Man Rescued After Falling Through Ice While Trying To Save Dog

Date 2014/1/20 10:20:00 | Topic: News

(STLToday.com) - A man who fell through the ice at Creve Coeur Lake while trying to retrieve his dog was saved by firefighters in ice suits Sunday afternoon, after a bystander called for help.

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The man reached his dog and helped the dog back onto the ice, a bystander told firefighters. The man then fell through the ice and was submerged for a short time about 75 feet from shore.

Maryland Heights Fire Capt. Robert Daus Jr. said the man, who was in his late 60s and from the Chesterfield area, was hypothermic when rescuers reached him. He was treated in the ambulance and taken to an area hospital.

“It had a good ending,” Daus said. “The prognosis is good.”

The dog, who appeared to be a chocolate Lab, was able to crawl out of danger and get back to shore across the ice.

Maryland Heights and Pattonville fire protection districts answered the 911 call about 2:45 p.m.

“While en route, we got in our ice rescue suits and started getting out equipment, so we were ready to go when we got there,” Daus said.

The man had gone onto the ice for his dog, who was not on a leash.

Rescuers used a rope to reach the man and pull him out, with a team of rescuers on shore. The two groups used hand signals to communicate with each other.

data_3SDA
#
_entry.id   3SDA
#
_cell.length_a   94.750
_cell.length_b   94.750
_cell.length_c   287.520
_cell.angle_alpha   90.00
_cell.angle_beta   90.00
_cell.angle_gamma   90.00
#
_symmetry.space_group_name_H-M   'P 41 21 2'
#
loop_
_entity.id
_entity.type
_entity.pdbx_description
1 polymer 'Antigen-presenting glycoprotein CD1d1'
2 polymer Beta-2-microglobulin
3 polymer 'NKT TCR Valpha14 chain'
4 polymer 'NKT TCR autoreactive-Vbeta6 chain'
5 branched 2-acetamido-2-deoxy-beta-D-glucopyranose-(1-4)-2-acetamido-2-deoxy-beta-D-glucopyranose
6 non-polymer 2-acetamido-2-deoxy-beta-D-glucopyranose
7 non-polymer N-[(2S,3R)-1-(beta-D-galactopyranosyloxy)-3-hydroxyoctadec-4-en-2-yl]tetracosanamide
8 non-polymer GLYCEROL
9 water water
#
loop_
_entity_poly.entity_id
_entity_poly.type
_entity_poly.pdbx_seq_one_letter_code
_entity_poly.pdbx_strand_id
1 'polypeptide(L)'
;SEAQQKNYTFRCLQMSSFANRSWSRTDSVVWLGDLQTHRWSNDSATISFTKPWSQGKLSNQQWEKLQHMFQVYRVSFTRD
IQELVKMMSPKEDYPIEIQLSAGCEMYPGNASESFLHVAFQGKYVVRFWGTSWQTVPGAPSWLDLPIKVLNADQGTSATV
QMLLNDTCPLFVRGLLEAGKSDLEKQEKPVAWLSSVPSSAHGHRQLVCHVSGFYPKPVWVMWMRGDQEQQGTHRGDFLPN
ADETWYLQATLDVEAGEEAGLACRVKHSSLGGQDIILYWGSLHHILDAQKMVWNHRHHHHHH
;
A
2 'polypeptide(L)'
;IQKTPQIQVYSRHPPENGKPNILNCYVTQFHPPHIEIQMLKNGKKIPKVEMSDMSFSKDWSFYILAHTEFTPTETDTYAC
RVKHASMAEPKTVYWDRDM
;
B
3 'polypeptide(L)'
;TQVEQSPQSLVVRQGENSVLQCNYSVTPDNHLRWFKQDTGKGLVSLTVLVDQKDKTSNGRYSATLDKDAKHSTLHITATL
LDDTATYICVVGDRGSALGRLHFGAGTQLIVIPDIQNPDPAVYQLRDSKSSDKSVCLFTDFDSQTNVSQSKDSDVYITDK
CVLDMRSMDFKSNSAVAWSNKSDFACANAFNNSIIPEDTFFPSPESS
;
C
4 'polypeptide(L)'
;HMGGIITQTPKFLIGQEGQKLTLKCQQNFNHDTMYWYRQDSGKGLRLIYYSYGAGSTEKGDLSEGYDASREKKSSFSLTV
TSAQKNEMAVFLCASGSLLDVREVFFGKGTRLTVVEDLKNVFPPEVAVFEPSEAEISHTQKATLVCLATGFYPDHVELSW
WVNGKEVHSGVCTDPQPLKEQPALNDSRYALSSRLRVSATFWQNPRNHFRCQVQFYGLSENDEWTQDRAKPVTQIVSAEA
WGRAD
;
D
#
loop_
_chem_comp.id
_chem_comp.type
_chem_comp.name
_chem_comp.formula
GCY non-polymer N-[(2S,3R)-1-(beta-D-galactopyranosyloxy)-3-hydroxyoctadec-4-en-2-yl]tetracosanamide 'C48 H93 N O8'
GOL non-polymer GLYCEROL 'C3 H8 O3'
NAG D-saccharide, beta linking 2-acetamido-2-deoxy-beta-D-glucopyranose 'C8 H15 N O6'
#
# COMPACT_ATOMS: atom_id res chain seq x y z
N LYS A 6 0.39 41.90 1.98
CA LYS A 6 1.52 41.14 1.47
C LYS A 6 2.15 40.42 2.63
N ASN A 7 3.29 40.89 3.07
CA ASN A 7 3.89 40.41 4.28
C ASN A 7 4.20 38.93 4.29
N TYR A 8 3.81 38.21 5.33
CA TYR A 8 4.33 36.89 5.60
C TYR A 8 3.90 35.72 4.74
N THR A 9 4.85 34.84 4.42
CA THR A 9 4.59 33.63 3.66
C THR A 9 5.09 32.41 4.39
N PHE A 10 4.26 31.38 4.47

The man could barely speak when rescued, Daus said. Because he is deaf, or severely hearing impaired, he could not hear the rescuers calling to him. He was conscious and talking when they reached him. Two ambulances were waiting on shore.

“From the time we were dispatched to the time he was out of the water was five minutes,” Daus said. He said the departments had trained together on ice rescues.

“It pays off — the training and the hours that go into pre-planning and buying the right equipment,” he said, “It was busy at the park, and bystanders were really helpful.”

A dog was rescued from the icy lake in late December. However, that owner remained on shore and called 911. Daus said that was the proper response. The ice may sustain a dog but not necessarily a person.

“The roller coasters of weather we’re having — cold and then warm, freezing and thawing and refreezing — makes for weak ice,” Daus said. “That’s part of the problem.”



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